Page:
Our new book is titled Divided We Stand: The 2020 Elections and American Politics. Among other things, it discusses the impact of social issues. It also discusses state elections. The biggest off-off-year election is the CA recall. Newsom won.
California basks in its clairvoyance. “The future happens here first,” says Gov. Gavin Newsom, calling his state “America’s coming attraction.”
By emphatically turning back the effort to recall him from office, however, Mr. Newsom made clear that California’s cherished role presaging the politics of tomorrow was not as significant as another, larger factor in Tuesday’s results: the tribal politics of today.
The first-term Democratic governor will remain in office because, in a deeply liberal state, he effectively nationalized the recall effort as a Republican plot, making a flame-throwing radio host the Trump-like face of the opposition to polarize the electorate along red and blue lines.
Mr. Newsom found success not because of what makes California different but because of how it’s like everywhere else: He dominated in California’s heavily populated Democratic cities, the key to victory in a state where his party outnumbers Republicans by five million voters.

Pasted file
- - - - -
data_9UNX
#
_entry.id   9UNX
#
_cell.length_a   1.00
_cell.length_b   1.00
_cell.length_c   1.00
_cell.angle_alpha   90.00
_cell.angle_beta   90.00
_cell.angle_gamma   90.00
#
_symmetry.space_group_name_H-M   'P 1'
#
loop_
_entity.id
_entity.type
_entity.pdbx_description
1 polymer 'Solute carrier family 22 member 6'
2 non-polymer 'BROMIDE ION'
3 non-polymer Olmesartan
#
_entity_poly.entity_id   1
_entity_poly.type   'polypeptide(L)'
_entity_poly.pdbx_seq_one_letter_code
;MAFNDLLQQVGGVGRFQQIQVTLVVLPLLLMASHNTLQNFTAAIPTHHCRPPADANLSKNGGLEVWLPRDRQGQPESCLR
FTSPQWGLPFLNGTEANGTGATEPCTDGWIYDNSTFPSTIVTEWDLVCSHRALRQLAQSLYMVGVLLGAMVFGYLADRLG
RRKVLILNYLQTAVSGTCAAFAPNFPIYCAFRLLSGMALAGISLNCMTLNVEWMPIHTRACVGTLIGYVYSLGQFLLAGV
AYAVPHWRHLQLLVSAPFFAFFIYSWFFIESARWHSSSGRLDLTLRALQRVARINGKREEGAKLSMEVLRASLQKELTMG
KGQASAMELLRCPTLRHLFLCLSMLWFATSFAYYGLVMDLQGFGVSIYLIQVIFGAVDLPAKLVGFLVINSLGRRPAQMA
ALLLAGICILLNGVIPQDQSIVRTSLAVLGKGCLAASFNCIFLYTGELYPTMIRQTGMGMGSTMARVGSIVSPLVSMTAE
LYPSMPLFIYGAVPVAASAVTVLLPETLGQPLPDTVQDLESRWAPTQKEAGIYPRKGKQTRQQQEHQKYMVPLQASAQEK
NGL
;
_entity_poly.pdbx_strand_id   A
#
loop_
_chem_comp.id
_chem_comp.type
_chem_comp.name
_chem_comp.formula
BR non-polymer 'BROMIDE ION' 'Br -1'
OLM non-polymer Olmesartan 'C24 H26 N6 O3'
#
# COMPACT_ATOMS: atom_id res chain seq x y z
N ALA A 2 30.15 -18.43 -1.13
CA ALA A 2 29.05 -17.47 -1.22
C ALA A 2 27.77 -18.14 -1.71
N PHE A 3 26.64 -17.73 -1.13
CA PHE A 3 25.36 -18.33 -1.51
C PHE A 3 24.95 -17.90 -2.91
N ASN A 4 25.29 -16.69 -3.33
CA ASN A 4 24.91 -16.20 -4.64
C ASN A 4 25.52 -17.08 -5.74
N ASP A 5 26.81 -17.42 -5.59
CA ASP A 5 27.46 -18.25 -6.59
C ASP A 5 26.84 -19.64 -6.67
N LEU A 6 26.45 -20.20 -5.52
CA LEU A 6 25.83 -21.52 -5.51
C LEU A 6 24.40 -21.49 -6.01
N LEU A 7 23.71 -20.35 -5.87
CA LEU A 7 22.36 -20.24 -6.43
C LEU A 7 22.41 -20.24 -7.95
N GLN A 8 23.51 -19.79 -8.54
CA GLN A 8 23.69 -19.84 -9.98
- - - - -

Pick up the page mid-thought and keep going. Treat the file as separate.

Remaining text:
“Gavin may have been on a high wire, but he was wearing a big, blue safety harness,” said Mike Murphy, a California-based Republican strategist.
The recall does offer at least one lesson to Democrats in Washington ahead of next year’s midterm elections: The party’s pre-existing blue- and purple-state strategy of portraying Republicans as Trump-loving extremists can still prove effective with the former president out of office, at least when the strategy is executed with unrelenting discipline, an avalanche of money and an opponent who plays to type.